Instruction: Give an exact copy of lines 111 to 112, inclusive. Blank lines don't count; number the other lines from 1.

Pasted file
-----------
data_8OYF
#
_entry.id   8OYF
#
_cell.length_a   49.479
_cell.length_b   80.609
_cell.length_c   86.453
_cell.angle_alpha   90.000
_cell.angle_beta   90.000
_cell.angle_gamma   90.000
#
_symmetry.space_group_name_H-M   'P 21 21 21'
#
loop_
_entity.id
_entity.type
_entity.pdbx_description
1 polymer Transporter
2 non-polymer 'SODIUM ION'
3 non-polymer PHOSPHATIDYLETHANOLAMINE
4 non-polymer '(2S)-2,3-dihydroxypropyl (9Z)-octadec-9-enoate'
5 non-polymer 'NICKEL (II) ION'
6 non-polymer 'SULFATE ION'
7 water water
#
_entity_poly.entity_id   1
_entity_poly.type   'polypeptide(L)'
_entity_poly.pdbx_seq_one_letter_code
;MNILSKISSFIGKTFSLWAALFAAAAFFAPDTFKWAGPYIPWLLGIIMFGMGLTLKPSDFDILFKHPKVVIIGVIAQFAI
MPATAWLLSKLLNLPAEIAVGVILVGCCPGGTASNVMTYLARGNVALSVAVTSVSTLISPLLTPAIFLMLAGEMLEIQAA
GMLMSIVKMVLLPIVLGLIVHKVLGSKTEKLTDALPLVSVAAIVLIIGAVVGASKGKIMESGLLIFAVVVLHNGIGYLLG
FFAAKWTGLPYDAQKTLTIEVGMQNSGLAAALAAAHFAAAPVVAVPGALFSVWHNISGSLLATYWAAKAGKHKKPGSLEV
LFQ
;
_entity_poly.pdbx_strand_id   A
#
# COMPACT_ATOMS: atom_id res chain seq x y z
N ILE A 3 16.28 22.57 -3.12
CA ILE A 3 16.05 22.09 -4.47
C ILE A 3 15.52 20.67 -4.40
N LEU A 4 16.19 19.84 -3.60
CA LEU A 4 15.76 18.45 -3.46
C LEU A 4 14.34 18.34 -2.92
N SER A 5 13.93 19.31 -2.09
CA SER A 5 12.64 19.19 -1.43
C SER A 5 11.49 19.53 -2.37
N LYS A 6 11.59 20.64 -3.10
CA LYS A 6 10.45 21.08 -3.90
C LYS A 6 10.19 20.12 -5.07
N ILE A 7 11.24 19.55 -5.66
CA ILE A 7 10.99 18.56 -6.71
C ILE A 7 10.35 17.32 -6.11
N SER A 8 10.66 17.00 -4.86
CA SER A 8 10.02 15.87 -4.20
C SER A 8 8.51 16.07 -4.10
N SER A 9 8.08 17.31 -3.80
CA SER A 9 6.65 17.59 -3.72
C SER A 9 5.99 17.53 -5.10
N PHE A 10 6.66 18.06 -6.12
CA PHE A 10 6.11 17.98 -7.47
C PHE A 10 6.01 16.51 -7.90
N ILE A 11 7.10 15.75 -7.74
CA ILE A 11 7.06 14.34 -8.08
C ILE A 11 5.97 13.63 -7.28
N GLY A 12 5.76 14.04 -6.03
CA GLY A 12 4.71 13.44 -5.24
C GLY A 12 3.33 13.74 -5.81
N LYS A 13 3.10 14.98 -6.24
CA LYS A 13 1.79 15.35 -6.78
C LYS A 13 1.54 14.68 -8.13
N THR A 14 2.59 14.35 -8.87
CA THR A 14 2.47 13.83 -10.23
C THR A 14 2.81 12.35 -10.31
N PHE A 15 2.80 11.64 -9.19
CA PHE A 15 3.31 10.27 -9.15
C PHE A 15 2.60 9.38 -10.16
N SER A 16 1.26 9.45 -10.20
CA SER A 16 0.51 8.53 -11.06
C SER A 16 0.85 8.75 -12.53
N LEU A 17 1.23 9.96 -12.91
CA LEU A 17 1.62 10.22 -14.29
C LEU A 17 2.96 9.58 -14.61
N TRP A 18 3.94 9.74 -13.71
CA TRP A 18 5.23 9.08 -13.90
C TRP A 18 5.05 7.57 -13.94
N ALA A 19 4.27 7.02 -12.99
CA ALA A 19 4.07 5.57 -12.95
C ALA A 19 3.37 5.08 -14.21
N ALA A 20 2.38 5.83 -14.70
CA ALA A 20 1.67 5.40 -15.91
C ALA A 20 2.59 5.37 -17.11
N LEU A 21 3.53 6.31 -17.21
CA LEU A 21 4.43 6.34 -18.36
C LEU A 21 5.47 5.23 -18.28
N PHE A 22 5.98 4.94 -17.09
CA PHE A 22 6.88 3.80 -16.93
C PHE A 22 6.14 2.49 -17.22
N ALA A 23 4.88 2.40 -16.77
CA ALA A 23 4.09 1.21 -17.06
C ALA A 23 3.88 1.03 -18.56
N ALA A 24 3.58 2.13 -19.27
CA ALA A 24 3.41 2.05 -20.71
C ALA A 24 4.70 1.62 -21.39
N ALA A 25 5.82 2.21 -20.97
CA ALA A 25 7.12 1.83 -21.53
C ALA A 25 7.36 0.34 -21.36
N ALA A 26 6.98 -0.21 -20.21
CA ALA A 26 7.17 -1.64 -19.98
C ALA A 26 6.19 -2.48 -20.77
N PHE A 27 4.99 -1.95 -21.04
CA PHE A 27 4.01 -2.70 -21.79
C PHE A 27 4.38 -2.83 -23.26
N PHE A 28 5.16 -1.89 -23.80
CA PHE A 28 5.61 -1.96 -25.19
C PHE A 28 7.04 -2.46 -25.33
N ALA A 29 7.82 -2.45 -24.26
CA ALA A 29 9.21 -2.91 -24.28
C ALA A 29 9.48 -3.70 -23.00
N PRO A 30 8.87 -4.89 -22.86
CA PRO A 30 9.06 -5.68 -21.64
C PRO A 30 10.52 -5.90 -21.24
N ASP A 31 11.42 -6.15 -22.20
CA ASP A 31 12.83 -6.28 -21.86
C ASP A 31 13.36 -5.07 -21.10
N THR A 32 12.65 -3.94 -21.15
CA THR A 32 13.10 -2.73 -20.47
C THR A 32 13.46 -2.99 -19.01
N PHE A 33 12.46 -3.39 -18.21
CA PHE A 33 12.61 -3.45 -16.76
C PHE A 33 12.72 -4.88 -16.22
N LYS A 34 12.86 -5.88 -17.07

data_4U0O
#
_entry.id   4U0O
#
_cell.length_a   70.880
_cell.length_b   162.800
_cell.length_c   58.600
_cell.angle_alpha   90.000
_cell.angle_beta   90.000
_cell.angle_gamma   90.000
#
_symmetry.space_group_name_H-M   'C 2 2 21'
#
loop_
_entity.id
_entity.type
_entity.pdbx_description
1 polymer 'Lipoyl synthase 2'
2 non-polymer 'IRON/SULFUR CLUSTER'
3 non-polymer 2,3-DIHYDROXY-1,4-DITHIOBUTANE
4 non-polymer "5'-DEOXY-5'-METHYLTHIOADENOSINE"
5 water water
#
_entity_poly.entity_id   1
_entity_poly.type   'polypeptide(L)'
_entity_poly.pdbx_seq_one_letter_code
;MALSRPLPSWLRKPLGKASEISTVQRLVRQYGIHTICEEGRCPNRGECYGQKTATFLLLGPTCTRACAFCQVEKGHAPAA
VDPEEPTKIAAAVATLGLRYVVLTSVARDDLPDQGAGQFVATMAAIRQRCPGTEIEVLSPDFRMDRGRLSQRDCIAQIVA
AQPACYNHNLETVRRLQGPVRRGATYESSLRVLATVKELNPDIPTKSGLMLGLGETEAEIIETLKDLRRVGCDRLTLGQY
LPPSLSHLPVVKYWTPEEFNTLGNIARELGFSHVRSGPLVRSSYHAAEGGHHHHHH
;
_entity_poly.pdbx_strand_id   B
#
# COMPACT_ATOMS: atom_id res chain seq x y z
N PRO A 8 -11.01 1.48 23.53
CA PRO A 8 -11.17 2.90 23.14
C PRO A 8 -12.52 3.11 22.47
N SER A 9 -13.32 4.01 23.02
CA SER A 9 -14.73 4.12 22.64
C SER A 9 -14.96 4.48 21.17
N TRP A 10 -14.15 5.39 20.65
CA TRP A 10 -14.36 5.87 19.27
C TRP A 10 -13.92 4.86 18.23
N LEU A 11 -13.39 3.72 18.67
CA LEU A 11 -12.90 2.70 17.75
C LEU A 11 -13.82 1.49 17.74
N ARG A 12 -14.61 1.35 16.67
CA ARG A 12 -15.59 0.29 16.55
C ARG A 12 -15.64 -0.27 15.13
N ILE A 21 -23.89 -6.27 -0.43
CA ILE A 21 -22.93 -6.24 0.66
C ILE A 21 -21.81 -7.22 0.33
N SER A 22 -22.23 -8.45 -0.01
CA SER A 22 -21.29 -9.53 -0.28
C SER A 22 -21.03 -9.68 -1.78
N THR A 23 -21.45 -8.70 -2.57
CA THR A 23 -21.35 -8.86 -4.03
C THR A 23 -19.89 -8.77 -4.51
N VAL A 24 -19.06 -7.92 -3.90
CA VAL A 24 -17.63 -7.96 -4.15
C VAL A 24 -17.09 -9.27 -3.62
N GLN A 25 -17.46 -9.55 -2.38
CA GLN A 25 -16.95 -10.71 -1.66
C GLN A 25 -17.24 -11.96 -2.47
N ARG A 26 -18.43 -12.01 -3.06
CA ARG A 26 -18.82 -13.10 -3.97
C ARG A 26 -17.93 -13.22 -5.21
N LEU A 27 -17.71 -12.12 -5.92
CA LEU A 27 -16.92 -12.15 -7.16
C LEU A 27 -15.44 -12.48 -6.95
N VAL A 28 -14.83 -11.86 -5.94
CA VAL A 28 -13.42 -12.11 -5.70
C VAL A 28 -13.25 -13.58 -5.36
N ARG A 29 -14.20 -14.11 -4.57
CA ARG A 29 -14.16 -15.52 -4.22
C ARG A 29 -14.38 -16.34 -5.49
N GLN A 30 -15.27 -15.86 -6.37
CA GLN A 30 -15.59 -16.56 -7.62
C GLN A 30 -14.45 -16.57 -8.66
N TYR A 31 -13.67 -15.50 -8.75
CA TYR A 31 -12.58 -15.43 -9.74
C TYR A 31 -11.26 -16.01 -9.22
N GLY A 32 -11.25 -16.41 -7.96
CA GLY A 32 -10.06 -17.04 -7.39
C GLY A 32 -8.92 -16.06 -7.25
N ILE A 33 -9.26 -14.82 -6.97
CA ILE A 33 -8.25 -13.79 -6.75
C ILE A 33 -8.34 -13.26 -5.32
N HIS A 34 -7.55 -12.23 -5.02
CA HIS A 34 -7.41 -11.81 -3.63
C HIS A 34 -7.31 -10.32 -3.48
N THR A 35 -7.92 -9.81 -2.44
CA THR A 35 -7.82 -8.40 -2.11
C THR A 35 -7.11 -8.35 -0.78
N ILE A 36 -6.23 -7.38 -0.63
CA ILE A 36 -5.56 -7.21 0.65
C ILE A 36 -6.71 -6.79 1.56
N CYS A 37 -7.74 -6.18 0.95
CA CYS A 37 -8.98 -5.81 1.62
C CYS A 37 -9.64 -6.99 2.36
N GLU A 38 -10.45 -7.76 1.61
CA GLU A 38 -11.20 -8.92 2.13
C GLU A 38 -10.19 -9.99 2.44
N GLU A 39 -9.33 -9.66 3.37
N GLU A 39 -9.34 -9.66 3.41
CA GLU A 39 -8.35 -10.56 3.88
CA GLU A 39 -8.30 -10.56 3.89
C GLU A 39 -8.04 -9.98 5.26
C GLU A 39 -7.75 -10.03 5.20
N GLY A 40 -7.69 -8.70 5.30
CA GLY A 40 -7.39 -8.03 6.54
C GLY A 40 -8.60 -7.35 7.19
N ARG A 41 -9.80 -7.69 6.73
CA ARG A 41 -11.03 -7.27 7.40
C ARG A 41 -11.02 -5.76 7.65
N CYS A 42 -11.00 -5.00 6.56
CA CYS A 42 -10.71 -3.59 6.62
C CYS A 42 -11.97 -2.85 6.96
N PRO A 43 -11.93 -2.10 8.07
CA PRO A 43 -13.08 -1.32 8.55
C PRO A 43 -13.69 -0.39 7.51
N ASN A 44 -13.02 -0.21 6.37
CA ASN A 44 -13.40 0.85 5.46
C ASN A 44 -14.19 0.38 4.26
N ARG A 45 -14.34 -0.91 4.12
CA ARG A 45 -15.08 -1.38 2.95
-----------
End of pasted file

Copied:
CA PHE A 27 4.01 -2.70 -21.79
C PHE A 27 4.38 -2.83 -23.26